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Hackers rob millions of Russian bank in seconds


After three years of inactivity, the Russian hacker group, known as MoneyTaker, has reappeared to steal a large amount of money from several bank customers through the compromise of an automated workstation operated by a Bank of Russia customer. The attack was detailed by Group-IB experts in their latest report on security threats against financial institutions.

MoneyTaker was last detected in mid-2018, operating an attack that resulted in losses of more than 58 million rubles for the affected bank, whose license was revoked by authorities after the incident.

Although investigators have not revealed the name of the bank affected in the latest attack and the amount stolen, a source close to the Russian Central Bank guarantees that the losses could reach 500 million rubles, as well as citing that a smaller bank would also have been affected.

In any case, a spokesman for the Central Bank of Russia confirmed that the financial institution is aware of what happened and that some measures are already being taken to gather information about the attack.

In more detail about the theft, Group-IB says it all started in mid-2020, when a physical device installed in a network affiliated with the affected bank was compromised. Later, the threat operators would have accessed the banking network, a task that took about a month. Over the next six months, hackers swept the network using a variety of tools, including remote access software, credential collectors, and more.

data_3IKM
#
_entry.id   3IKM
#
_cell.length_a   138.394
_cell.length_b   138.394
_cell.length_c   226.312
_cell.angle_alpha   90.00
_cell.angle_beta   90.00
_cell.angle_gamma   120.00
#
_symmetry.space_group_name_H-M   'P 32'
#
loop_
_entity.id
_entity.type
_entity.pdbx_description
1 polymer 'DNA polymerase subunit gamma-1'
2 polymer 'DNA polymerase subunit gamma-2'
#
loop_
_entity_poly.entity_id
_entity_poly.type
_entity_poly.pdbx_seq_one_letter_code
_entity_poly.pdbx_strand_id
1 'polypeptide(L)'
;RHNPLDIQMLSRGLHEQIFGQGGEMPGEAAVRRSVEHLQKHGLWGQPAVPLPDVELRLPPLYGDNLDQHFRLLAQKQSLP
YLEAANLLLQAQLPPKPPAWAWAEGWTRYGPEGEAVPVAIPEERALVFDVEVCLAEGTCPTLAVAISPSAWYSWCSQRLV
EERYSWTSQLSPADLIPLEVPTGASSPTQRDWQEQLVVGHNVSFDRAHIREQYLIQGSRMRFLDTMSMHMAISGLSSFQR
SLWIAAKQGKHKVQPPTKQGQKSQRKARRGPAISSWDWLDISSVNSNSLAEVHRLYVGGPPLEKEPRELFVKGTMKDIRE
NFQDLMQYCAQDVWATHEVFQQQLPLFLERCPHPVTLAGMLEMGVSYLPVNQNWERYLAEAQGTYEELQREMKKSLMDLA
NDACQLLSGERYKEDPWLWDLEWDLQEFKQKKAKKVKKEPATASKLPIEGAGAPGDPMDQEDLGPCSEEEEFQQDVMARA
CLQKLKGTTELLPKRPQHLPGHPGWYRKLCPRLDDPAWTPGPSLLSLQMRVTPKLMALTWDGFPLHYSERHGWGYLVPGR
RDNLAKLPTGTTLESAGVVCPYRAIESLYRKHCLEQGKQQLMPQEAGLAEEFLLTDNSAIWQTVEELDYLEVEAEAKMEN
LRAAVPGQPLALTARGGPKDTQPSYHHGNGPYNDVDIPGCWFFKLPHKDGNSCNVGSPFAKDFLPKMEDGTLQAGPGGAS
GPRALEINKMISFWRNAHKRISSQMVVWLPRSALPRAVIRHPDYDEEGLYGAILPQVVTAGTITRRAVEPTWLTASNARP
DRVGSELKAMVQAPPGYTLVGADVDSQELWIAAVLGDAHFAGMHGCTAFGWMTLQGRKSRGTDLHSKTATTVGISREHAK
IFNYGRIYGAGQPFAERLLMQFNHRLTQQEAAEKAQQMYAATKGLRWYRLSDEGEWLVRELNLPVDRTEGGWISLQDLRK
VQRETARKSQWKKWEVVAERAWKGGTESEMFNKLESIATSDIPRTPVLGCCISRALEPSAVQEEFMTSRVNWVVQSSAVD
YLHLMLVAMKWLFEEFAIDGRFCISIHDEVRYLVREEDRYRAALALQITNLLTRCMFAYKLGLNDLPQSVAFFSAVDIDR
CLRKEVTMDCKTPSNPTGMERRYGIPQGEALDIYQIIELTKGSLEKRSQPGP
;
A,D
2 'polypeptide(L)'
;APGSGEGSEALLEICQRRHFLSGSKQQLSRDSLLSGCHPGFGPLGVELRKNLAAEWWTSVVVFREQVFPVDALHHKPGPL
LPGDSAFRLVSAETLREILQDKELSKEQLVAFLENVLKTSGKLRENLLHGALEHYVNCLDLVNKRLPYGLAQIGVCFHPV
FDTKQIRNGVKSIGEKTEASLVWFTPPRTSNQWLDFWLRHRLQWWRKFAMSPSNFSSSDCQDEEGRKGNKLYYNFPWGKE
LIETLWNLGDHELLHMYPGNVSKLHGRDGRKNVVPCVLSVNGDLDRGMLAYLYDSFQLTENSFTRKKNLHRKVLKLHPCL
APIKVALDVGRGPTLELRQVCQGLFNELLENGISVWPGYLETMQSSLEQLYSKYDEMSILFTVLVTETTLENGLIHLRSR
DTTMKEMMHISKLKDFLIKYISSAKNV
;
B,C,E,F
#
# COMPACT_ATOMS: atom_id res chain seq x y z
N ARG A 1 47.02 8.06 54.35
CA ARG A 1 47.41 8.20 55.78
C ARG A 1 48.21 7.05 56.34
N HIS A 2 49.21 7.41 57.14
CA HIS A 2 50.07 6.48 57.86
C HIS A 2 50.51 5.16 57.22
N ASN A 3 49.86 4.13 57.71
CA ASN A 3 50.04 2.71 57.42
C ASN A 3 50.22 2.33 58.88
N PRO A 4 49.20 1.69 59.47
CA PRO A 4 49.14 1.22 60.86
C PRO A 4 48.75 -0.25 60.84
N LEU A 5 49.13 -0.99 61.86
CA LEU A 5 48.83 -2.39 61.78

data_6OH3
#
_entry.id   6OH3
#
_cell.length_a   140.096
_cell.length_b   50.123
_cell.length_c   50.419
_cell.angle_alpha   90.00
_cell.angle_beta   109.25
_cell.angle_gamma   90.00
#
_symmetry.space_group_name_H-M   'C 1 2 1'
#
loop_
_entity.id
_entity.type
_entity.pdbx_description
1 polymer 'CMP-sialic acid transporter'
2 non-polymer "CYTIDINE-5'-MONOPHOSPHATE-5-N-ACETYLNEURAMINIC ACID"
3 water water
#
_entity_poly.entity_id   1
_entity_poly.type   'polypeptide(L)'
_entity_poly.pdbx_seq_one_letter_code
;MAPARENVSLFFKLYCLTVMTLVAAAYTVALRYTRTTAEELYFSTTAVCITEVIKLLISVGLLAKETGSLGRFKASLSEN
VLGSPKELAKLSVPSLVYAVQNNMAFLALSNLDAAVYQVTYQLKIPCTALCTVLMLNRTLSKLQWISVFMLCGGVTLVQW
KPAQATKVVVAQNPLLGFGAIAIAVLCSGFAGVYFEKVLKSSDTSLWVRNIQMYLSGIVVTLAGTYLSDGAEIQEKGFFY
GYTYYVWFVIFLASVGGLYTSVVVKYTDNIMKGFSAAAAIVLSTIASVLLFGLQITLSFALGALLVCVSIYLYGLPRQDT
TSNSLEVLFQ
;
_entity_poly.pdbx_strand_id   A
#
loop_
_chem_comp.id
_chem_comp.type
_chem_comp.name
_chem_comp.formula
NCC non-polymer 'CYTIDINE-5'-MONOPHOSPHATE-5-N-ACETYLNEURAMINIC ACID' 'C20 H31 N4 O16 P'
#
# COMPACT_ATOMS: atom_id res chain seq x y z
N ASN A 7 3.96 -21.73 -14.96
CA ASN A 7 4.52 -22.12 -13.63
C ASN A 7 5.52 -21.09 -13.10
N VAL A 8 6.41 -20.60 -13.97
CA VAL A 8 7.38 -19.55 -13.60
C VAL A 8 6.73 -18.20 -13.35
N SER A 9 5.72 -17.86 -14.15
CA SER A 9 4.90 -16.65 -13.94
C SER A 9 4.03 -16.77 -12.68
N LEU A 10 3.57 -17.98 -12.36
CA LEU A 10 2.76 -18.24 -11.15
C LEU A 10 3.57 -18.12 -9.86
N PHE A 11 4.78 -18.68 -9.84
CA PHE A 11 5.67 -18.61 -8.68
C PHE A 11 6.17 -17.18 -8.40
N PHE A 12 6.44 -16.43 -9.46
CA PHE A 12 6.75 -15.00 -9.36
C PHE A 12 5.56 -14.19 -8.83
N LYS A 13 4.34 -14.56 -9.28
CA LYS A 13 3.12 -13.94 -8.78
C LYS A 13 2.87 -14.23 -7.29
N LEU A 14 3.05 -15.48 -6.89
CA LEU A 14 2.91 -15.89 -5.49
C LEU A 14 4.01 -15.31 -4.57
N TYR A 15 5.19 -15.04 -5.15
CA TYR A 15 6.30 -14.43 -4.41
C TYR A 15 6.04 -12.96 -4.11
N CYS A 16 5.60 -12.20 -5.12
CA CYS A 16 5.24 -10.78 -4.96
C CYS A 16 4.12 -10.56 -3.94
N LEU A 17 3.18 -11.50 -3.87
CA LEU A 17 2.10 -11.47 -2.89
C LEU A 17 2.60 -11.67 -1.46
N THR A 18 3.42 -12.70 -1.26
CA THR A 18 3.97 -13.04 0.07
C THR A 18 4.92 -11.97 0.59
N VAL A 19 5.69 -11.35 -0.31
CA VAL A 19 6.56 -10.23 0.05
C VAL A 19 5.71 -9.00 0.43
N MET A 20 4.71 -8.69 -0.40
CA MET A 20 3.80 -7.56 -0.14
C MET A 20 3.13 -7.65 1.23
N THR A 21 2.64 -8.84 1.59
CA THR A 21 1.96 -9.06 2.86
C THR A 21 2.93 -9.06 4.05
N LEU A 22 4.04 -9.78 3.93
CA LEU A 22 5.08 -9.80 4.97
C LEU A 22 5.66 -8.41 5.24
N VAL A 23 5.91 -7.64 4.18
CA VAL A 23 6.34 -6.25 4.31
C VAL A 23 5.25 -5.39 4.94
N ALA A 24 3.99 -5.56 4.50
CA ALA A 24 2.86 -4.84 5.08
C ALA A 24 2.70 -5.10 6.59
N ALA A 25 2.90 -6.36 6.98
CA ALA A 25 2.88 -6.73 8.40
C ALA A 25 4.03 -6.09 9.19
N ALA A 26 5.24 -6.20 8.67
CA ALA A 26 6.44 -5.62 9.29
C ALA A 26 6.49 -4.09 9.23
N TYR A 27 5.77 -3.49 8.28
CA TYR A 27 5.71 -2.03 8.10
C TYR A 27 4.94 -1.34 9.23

The final phase of the attack began in January of this year, when hackers gained full access to the Russian banking system’s interbank transfer system, as well as access to digital keys for signing payments that pass through the Central Bank.

Dmitry Volkov, CEO of Group-IB, told Security Newspaper that there is a risk that such attacks would be repeated, as happened in the wave of attacks that took place between 2017 and 2018, causing losses of millions of rubles. The researcher believes that, on that occasion, everything was facilitated by the great lack of work in the area of ​​cybersecurity by Russian banks, in addition to the lack of regulation imposed by regulators.


Source: CisoAdvisor

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